While at a party during the 1920s, the young F. Scott Fitzgerald observed a man named Leonard Zelig who had an uncanny ability to take on the demeanor and even physical appearance of those around him. Over the following two decades the chameleonesque man showed up again and again, fitting seamlessly into dozens of different social circles, from Nazi Germany to the White House, always blending in perfectly. Amazing …
Except that none of it ever happened. The real Fitzgerald never saw or even heard of Leonard Zelig. Because like his heir apparent Forrest Gump, Zelig was a complete fiction.
Zelig—Fitzgerald party, White House appearance and all—was invented by Woody Allen for his 1983 film of the same name. Gump, the creation of novelist/satirist Winston Groom, was brought to life on film in 1994 by Robert Zemeckis. And like the brilliantly clueless Chance the Gardener, created by novelist Jerzy Kosinksi, filmmaker Hal Ashby and actor Peter Sellers in Being There (1979), they are fascinating characters precisely because they are not really characters at all but take on whatever characters others see.
Something like money.
On a recent radio interview, I was asked to describe the gist of the book Dave Krueger and I had just released, The Secret Language of Money. My answer: “Money is like tofu: it has no flavor of its own, but takes on the taste of whatever you put with it.”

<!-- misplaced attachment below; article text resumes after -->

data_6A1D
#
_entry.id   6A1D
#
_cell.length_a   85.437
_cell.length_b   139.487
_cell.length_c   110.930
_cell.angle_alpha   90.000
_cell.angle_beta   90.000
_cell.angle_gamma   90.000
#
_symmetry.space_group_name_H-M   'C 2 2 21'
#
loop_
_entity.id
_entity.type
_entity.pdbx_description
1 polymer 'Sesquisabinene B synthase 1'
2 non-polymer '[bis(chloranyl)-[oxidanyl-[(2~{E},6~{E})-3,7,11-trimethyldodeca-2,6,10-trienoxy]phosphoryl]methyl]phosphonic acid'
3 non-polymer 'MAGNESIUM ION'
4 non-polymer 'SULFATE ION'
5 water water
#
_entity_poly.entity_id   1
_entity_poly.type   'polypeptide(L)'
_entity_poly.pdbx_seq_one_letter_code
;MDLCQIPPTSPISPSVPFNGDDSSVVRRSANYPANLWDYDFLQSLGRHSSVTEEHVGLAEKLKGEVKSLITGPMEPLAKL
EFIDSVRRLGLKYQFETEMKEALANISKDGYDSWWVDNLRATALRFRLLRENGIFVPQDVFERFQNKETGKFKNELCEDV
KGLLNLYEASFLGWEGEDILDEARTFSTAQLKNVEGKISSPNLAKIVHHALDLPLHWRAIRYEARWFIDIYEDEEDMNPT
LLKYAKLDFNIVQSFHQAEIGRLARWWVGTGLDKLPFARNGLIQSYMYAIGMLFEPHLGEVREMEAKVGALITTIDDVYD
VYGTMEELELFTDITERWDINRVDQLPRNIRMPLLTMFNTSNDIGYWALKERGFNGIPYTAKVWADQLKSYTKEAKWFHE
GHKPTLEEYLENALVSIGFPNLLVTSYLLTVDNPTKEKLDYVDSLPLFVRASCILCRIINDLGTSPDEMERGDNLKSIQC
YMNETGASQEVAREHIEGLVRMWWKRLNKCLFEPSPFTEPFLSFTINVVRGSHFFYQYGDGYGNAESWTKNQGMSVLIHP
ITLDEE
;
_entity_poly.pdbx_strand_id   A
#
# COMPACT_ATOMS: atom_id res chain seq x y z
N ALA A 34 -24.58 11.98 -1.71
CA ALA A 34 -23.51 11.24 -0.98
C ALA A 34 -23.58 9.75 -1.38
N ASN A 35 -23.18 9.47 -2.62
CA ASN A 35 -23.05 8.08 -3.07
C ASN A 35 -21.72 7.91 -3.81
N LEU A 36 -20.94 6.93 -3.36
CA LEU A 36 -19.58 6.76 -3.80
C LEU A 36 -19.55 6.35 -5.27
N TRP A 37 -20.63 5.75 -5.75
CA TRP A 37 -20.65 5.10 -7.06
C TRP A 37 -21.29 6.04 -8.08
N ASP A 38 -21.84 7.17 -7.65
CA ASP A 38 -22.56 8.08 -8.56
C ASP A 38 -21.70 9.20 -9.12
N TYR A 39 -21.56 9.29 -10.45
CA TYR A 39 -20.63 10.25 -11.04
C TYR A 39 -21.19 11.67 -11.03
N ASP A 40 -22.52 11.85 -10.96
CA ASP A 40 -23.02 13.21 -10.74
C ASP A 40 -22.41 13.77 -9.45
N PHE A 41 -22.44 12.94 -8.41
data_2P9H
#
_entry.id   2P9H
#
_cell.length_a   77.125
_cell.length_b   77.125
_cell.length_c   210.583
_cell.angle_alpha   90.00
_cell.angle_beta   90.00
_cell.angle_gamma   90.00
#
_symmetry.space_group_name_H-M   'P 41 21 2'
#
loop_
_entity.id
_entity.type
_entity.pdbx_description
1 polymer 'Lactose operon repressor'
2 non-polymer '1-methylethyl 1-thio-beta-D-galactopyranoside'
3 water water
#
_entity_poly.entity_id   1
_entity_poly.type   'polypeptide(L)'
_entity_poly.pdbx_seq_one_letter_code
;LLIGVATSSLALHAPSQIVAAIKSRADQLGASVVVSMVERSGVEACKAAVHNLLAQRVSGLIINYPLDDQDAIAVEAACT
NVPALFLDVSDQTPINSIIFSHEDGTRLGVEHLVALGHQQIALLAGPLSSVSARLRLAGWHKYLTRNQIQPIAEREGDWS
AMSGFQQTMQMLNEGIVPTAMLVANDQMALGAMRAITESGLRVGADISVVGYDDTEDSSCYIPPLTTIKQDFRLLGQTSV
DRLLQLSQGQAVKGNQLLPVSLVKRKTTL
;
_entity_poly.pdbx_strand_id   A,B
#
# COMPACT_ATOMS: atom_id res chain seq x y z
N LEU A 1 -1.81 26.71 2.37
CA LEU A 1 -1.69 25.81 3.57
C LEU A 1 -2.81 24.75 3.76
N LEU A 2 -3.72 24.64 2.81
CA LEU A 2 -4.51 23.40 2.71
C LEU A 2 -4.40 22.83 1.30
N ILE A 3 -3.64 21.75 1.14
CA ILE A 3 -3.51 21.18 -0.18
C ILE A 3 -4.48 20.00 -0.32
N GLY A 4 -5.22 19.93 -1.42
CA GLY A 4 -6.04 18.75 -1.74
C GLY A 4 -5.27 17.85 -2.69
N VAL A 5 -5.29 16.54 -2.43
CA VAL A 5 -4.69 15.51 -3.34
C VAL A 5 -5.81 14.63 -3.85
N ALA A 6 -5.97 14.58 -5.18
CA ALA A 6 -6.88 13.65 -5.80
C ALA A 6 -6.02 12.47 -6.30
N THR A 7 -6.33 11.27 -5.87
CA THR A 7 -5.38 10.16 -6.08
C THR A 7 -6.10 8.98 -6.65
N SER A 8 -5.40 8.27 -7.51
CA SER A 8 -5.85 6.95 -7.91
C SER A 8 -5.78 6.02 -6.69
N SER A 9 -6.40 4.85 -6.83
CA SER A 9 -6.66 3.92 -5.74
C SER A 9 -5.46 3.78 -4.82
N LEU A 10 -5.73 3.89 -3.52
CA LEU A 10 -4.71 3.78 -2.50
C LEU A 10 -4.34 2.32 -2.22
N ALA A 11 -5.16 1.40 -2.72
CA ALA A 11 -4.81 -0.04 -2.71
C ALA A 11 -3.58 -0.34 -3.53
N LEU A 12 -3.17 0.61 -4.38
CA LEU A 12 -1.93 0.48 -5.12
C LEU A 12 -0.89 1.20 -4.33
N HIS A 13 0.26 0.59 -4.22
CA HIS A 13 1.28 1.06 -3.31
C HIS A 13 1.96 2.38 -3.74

I might as easily have said, “Money is like Zelig, or Forrest Gump, or Chance the Gardener…” Because money has no character of its own: it is a mirror-mirror on the wall, a movie screen onto which we project the desires and fears, prides and suspicions, hopes and ambitions that make up the stories in our heads.
Have you ever been deep in debt? Ever earned a million dollars? Been broke? How much do you earn today: barely enough to live on? Well into the high six figures? Do your debts outweigh your assets? The other way around? And the $64,000 question: What do your answers to these questions mean?
Answer: They mean whatever you say they mean. Life, as it turns out, is not a box of chocolates: you not only know whatcha gonna git, you determine it.
I have earned millions. I have also been so broke a big repo guy named Chris came to my door one night at 11:00 to haul away my car. In both cases, I made the same mistake: I thought it all said something about who I was.
But money, or lack of it, does not decide who you are. You decide what money is. And then, it appears: just as you said.
JOHN DAVID MANN is Consulting Editor to Networking Times.